Emmanuel John I'm a full-stack software developer, mentor, and writer. I am an open source enthusiast. In my spare time, I enjoy watching sci-fi movies and cheering for Arsenal FC.

Angular In-memory Web API tutorial: Mocking CRUD APIs in Angular

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Imagine a situation in which you are building a new feature on the frontend of an application, but the available HTTP endpoints are not yet ready for consumption from the backend development team. This is a common problem when working inside a large team of various types of developers.

To overcome this obstacle during development, we can use a fake server to mimic all CRUD operations of an HTTP REST API while our data resides locally in our frontend application.

In this tutorial, we’re going to explore the Angular In-memory Web API, followed by a hands-on development of a fake server to mock a simple CRUD backend in Angular, so you can build a functional frontend without depending on the backend team.


Before we get started, make sure you have the following in order to keep up with this tutorial:

  • Node.js V10.x
  • Prior working knowledge of Angular
  • Prior working knowledge of TypeScript

Introducing the Angular In-memory Web API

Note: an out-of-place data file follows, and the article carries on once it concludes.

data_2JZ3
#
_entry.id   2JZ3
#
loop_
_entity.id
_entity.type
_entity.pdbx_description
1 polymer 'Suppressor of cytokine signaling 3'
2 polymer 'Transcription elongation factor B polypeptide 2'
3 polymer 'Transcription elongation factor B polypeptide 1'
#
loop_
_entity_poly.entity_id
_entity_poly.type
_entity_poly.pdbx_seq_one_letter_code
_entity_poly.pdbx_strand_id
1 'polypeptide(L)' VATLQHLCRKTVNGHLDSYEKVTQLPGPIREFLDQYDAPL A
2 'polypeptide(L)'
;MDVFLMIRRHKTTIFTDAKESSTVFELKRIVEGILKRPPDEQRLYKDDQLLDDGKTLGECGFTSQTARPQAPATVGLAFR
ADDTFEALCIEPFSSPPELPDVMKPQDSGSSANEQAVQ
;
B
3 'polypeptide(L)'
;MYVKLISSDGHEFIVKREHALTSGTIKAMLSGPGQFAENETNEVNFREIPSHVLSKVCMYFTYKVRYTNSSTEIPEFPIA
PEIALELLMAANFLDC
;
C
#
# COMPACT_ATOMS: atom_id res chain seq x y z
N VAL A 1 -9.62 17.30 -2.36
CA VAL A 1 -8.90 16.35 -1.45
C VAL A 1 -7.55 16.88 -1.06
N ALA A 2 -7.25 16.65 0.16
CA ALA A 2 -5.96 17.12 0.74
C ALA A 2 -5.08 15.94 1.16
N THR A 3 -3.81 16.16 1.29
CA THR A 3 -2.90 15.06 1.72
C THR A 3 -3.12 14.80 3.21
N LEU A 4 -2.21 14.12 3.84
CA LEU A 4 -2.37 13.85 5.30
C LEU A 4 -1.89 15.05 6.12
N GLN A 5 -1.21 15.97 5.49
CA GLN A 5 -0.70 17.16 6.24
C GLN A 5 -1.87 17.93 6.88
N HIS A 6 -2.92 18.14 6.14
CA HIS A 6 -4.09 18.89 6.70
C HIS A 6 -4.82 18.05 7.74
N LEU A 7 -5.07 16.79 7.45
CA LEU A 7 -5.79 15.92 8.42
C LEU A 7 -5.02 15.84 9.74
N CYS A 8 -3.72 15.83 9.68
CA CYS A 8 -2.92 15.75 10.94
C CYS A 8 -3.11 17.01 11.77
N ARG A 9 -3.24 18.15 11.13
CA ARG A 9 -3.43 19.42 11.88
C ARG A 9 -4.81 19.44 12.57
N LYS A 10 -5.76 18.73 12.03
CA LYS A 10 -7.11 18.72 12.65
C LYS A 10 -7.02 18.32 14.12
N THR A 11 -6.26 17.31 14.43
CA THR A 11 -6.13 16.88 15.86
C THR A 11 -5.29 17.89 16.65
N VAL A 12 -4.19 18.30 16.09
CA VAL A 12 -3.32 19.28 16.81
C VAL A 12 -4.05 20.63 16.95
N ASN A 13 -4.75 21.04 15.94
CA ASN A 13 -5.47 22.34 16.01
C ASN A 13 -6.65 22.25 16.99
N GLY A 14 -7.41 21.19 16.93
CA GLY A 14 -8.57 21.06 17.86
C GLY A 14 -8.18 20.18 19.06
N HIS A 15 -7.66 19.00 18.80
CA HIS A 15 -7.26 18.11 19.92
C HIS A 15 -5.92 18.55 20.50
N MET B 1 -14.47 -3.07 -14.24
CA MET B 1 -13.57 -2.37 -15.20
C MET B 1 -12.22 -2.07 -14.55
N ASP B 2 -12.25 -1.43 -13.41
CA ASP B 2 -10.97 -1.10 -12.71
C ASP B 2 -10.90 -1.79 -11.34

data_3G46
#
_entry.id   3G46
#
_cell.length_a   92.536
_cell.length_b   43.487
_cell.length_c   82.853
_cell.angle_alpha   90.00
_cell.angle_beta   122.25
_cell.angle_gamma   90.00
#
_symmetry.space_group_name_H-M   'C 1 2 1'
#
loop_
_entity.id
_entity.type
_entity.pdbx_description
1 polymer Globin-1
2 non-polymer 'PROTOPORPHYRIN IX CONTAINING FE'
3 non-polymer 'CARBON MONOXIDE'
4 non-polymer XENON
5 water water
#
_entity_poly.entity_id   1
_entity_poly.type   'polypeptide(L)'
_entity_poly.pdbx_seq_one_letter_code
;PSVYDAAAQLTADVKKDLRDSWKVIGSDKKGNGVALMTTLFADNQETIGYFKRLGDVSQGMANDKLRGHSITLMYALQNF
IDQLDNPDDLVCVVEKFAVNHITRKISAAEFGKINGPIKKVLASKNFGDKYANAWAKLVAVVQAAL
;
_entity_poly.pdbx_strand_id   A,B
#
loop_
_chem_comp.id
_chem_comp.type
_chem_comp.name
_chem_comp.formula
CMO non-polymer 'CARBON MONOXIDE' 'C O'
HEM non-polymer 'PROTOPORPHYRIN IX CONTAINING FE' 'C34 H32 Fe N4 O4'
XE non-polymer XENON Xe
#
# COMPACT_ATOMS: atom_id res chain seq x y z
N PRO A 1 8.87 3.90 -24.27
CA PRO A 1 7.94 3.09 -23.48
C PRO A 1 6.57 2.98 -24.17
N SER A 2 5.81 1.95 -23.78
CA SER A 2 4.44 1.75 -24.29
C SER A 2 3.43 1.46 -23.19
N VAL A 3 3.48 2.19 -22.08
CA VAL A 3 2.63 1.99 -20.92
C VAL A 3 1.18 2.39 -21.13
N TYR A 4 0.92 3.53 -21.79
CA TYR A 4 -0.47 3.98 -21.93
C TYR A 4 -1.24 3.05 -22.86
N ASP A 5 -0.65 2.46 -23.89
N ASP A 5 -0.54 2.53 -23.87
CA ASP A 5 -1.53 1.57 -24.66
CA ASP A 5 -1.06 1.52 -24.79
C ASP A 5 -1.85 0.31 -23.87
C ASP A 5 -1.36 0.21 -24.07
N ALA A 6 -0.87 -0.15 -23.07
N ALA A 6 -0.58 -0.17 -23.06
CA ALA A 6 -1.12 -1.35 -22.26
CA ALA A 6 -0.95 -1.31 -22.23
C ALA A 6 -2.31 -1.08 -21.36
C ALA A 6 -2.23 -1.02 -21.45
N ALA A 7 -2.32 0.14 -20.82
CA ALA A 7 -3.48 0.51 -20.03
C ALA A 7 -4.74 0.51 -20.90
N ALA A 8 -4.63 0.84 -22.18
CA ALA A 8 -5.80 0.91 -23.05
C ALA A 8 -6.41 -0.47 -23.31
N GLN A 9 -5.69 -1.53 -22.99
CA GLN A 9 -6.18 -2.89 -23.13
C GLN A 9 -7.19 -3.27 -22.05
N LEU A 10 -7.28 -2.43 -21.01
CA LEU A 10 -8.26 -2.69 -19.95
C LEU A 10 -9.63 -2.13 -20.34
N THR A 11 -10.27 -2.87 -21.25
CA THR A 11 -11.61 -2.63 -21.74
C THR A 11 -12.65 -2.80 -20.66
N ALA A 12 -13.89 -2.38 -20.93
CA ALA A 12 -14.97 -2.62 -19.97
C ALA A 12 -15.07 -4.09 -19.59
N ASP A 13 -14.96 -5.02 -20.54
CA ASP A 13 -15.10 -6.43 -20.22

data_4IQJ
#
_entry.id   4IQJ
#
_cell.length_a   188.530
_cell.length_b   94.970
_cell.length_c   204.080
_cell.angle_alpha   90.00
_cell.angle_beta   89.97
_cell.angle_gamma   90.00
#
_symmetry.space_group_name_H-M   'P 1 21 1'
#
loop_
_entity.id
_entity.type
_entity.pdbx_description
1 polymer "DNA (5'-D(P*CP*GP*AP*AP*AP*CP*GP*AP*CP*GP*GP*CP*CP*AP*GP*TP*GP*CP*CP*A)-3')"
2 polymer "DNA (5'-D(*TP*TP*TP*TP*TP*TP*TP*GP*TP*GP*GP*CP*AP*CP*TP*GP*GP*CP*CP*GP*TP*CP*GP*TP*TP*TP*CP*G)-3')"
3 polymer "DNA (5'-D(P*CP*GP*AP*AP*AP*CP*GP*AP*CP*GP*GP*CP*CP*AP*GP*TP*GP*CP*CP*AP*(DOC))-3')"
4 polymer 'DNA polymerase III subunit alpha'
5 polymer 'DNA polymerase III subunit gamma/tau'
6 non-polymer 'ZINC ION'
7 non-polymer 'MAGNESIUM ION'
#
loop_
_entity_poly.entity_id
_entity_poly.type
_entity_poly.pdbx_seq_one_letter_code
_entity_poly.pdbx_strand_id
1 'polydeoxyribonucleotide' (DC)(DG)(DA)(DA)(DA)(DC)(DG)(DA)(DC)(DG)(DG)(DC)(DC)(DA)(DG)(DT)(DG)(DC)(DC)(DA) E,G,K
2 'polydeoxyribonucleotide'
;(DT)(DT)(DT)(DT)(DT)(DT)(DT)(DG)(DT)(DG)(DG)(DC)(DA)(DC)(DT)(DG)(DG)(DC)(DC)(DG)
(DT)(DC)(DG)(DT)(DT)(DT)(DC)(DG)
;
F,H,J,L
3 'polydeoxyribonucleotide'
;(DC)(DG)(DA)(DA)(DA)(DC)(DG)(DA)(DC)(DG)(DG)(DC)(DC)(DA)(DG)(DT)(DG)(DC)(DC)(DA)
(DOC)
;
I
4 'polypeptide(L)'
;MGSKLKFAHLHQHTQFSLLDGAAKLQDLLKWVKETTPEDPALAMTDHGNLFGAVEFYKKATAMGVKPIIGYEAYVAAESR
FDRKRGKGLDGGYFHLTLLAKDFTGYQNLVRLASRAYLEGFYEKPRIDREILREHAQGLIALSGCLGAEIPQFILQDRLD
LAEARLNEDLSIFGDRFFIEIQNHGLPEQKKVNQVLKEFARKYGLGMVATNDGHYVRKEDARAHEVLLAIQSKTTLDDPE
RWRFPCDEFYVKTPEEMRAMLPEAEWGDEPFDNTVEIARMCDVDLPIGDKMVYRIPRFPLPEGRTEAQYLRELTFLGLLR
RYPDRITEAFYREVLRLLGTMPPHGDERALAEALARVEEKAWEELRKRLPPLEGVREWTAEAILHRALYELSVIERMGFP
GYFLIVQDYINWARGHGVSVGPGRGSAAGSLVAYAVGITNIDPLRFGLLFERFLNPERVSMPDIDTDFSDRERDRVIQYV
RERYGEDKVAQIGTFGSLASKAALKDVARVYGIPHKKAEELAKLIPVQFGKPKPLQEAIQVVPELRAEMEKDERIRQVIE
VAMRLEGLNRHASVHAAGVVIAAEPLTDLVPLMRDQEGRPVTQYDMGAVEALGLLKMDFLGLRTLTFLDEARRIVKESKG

angular-in-memory-web-api is a library that intercepts Angular Http and HttpClient requests that would otherwise go to the remote server and redirects them to an in-memory data store that you control in the frontend. With this library, you can seamlessly mimic delayed responses and do essentially everything you might need from a backend developer. However, it has limited capabilities, and it is not intended for use in production.

Setting up an Angular project

In this tutorial, we will use the angular CLI tool to scaffold our project.

To check if you have the Angular CLI tool already installed, run the following command in your terminal:

ng --version
ng v

Install the angular CLI tool with the following command:

npm install -g @angular/[email protected] 

Now we can create a new Angular project with the following command:

ng new angular-api-backend

The Angular CLI will ask you for some details about the application that you want to create so that it can scaffold the Angular project.

Initially, it will ask if you would like to add Angular routing. For this tutorial, answer “No” to the question and press enter.

The next question is about which stylesheet format you would like to use. Accept the default choice (CSS), and press enter.

This process may take some time depending on your internet connection. During this time, Angular CLI will download and install all of the necessary dependencies, as well as create default files for your Angular application.

When finished, it will have created a folder called angular-api-backend. Navigate to the newly created folder and start your application with the following command: